The Government needs a tangible roadmap for our future as opposed to policies rooted in flimsy aspirations, writes
As Ireland takes over the reins of the EU presidency, Eamon Gilmore, as Minister for Foreign Affairs, may have hoped that the next six months would boost both his profile and authority on the domestic front. However, this latest Millward Brown Poll, taken over the Christmas and new year period, suggests that issues closer to home may well put him, and his party, firmly in the spotlight.
Under pressure from his decreasing number of back-benchers, who are rattled by the effects of continued belt-tightening (the implications of which are being drip-fed to the public, such as last week's revelation on cutbacks of funding of personal security alarms for elderly people), it seems now that many of the electorate has lost, or is losing, faith with Labour's tenure within the Coalition.
When asked should the Labour Party pull out of Government or not, over one in three (34 per cent) feel that it is time they did so, versus 30 per cent saying they should stay the course. When we add those who are less than convinced (15 per cent saying "it depends"), we are left with nearly half the population harbouring doubts about the junior party's position and impact in government.
What is more illuminating is when we look at who is saying this. Among the different socio-economic groups, opinion is even more divided. Close to half (44 per cent) of those on the bottom rung of the economic ladder (DEs, who disproportionately suffer as a result of cutbacks) want Labour to pull the plug. Contrast this with the group who are more likely to be insulated against cold economics winds, the higher professional classes (ABs) – 47 per cent of them want Labour to maintain the status quo. Which begs the question: where exactly is Labour's heartland?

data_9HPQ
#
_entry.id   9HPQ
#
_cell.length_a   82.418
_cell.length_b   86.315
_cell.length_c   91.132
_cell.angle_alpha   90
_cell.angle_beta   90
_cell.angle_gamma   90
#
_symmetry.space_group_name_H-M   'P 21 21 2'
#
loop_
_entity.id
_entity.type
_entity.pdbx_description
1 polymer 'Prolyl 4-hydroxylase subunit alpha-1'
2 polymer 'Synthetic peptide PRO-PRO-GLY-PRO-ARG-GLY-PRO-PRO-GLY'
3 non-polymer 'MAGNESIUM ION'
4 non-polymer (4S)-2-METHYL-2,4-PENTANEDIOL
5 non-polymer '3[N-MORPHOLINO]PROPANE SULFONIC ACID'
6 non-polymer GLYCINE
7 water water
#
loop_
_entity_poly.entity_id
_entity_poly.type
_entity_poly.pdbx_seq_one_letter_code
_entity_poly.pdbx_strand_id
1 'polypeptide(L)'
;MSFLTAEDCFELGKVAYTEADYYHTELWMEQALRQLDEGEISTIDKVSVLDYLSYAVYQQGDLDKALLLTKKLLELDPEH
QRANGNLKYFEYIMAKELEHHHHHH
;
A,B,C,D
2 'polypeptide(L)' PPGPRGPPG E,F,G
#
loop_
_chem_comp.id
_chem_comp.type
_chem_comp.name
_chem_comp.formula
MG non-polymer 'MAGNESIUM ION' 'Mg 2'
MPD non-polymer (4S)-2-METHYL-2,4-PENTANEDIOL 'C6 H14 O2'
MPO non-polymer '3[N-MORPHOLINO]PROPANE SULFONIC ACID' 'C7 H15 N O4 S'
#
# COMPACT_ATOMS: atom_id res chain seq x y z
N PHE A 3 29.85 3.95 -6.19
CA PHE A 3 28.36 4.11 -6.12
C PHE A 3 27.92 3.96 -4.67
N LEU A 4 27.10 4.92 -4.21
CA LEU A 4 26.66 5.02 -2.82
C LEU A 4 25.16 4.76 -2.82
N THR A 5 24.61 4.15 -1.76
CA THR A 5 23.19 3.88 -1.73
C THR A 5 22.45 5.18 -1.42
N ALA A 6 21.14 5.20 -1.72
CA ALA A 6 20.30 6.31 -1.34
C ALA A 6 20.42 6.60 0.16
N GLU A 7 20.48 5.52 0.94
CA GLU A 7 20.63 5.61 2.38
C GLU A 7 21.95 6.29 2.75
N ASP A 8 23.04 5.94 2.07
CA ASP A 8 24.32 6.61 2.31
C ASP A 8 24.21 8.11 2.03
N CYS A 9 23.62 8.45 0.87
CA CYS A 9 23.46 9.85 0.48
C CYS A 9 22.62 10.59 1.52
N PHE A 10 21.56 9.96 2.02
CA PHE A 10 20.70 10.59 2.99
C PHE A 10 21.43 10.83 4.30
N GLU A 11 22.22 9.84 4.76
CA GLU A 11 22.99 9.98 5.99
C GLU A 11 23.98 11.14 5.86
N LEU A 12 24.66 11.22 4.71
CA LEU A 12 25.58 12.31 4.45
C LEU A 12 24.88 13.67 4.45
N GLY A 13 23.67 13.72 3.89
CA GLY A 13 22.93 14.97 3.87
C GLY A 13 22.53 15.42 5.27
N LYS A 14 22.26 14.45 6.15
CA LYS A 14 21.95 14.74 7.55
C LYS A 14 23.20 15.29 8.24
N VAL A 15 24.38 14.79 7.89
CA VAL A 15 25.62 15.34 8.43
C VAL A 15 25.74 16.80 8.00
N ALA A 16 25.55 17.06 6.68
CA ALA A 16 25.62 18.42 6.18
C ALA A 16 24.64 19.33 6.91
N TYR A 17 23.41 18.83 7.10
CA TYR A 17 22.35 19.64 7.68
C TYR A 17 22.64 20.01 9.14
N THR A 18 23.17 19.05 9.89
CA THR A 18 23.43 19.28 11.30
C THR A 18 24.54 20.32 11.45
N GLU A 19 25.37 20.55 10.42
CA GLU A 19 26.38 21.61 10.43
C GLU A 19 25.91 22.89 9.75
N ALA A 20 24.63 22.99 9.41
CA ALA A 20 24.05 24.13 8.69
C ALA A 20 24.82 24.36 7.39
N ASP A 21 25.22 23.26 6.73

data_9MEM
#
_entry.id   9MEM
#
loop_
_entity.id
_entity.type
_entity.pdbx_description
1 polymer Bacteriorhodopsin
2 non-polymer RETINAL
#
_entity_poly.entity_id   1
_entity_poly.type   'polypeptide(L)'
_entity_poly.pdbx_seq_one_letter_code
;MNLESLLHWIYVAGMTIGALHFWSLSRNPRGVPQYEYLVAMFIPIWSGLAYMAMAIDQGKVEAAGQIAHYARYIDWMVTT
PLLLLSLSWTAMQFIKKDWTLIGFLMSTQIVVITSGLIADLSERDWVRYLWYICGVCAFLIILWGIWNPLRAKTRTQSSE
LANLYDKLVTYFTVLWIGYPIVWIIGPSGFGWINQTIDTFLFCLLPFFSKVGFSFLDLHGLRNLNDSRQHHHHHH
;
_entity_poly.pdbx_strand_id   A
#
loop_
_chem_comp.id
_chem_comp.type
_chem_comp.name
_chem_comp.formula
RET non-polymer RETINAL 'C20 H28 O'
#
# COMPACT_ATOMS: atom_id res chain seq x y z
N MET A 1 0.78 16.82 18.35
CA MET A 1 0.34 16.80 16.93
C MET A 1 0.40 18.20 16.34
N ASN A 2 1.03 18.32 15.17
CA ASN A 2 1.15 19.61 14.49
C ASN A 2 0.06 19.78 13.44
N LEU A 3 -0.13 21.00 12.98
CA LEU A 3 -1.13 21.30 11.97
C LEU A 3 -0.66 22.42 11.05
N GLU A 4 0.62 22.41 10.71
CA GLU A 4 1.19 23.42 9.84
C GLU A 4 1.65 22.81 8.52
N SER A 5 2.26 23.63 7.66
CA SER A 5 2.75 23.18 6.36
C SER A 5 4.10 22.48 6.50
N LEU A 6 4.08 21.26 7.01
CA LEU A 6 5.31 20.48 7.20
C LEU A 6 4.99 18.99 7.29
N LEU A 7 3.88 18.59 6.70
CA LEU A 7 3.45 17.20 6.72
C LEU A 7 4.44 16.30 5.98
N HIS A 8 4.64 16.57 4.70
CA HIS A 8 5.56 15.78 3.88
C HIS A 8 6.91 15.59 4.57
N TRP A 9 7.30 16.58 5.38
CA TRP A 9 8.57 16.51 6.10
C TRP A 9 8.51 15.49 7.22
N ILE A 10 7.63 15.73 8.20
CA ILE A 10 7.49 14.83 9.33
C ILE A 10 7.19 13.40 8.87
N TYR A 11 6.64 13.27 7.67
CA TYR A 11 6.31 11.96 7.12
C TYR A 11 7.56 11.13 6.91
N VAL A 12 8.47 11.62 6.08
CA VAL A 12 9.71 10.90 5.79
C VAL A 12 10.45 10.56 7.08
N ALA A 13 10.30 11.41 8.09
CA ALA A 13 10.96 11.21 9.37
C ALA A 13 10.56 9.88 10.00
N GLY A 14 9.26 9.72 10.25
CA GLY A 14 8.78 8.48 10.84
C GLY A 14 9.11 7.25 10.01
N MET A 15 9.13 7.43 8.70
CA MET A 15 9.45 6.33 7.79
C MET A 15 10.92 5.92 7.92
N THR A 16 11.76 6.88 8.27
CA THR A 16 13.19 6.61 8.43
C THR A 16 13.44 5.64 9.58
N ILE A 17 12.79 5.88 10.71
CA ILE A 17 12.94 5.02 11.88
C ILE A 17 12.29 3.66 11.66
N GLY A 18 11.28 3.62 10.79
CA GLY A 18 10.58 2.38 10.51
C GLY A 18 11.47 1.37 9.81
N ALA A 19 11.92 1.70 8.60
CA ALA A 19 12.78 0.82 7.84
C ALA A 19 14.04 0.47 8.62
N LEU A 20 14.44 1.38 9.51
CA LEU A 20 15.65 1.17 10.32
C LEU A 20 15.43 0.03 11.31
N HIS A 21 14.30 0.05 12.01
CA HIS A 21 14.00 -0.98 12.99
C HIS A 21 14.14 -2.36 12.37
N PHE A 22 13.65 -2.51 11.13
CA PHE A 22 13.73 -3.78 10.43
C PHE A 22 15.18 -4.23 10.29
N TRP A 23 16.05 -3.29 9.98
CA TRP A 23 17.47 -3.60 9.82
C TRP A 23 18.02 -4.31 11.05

Reflecting the current sense of unease about the direction the Coalition is going in, just 35 per cent are confident that it will last the pace and stay in power for a full five-year term; four in 10 (39 per cent) are less sanguine, with a further 10 per cent hedging their bets ("it depends").
So far, this Coalition has had a relatively smooth ride, but with cutbacks coming closer and closer to the bone as they run out of "low-hanging fruit", this may be the year that the Government comes under real scrutiny. It can no longer fall back on the mantra of blaming the previous administration. At this stage, the decisions made are its alone.
Increasing frustration at the glacial progress on debt restructuring doesn't help. The negotiations regarding the repayment of Anglo's promissory notes in March are becoming more and more critical to the credibility of this Government. Added to this is the ongoing abortion debate – a minefield for any administration in this country at any time. That said, the conduct at the Oireachtas hearings last week struck a chord with many as being well managed and generally rational. The hope of the Government will be that this level-headedness will prevail throughout the coming months, and it is not dragged into some emotionally charged trench warfare.
Looking at our day-to-day economy, and the outlook for the year ahead, there have been some mixed signals of late. In the direct aftermath of Christmas, retailers were buoyant after their best Christmas period in five years. So is this the beginning of those elusive "green shoots" in our domestic economy? Any rise in a feel-good factor would, of course, be welcomed by both government parties in particular.
It seems that whilst the macro-economic indicators point to us turning a corner, as a nation we are less assured. Over one in three (34 per cent) are fearful for their jobs – a five percentage point increase since November (rising to nearly half among 25-34 year olds). Nearly six in 10 (57 per cent) are worried about paying their household bills, whilst one in seven (14 per cent) fear losing their home (up four percentage points). Over half fear having to reduce their standard of living, although this is arguably a more subjective measure.
The demographic cohorts who are consistently most fearful are aged between 25-44, or parents. For many of them, "green shoots" are as intangible as ever. It is clear that in the short term at least, there is a deep-rooted anxiety persisting for many, as the exuberance of Christmas wears off.
Nearly six years after this crisis began, now is the time for this Government to step up to the mark. The honeymoon period is well and truly over, and fissures in public support for its programme are becoming more apparent. Whilst there are many circumstances beyond its control, it needs to offer a tangible and measurable roadmap to the people, as opposed to strategies more wedded in aspiration, and an endless diet of cutbacks. It was elected on a general wave of optimism and goodwill, but these results suggest that the public's patience is beginning to wear thin.
Paul Moran is an associate director with Millward Brown.